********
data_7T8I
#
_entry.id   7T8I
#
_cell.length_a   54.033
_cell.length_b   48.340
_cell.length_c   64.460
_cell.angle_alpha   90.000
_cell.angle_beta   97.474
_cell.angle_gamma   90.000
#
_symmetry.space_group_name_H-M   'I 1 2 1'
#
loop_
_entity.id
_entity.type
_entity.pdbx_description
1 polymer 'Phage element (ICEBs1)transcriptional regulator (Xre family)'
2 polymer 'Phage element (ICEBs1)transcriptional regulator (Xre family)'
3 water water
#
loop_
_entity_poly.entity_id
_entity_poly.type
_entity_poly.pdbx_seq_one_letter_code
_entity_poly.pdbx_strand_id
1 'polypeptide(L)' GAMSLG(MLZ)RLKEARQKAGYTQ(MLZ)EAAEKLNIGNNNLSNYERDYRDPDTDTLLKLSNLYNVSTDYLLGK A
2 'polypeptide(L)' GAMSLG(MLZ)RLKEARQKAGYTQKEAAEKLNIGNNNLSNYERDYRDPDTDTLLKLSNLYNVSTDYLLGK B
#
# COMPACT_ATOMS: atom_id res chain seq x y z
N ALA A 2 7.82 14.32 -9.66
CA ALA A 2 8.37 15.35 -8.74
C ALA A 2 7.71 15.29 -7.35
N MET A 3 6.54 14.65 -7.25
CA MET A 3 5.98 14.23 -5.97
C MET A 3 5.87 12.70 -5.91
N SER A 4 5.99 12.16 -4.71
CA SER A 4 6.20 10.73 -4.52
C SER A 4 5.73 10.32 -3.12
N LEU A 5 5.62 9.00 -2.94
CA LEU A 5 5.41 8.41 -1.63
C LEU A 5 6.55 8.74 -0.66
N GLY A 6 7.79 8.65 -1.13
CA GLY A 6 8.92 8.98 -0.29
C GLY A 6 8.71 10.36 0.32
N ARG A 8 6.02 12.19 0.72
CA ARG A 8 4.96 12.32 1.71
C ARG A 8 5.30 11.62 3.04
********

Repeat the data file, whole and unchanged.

data_7T8I
#
_entry.id   7T8I
#
_cell.length_a   54.033
_cell.length_b   48.340
_cell.length_c   64.460
_cell.angle_alpha   90.000
_cell.angle_beta   97.474
_cell.angle_gamma   90.000
#
_symmetry.space_group_name_H-M   'I 1 2 1'
#
loop_
_entity.id
_entity.type
_entity.pdbx_description
1 polymer 'Phage element (ICEBs1)transcriptional regulator (Xre family)'
2 polymer 'Phage element (ICEBs1)transcriptional regulator (Xre family)'
3 water water
#
loop_
_entity_poly.entity_id
_entity_poly.type
_entity_poly.pdbx_seq_one_letter_code
_entity_poly.pdbx_strand_id
1 'polypeptide(L)' GAMSLG(MLZ)RLKEARQKAGYTQ(MLZ)EAAEKLNIGNNNLSNYERDYRDPDTDTLLKLSNLYNVSTDYLLGK A
2 'polypeptide(L)' GAMSLG(MLZ)RLKEARQKAGYTQKEAAEKLNIGNNNLSNYERDYRDPDTDTLLKLSNLYNVSTDYLLGK B
#
# COMPACT_ATOMS: atom_id res chain seq x y z
N ALA A 2 7.82 14.32 -9.66
CA ALA A 2 8.37 15.35 -8.74
C ALA A 2 7.71 15.29 -7.35
N MET A 3 6.54 14.65 -7.25
CA MET A 3 5.98 14.23 -5.97
C MET A 3 5.87 12.70 -5.91
N SER A 4 5.99 12.16 -4.71
CA SER A 4 6.20 10.73 -4.52
C SER A 4 5.73 10.32 -3.12
N LEU A 5 5.62 9.00 -2.94
CA LEU A 5 5.41 8.41 -1.63
C LEU A 5 6.55 8.74 -0.66
N GLY A 6 7.79 8.65 -1.13
CA GLY A 6 8.92 8.98 -0.29
C GLY A 6 8.71 10.36 0.32
N ARG A 8 6.02 12.19 0.72
CA ARG A 8 4.96 12.32 1.71
C ARG A 8 5.30 11.62 3.04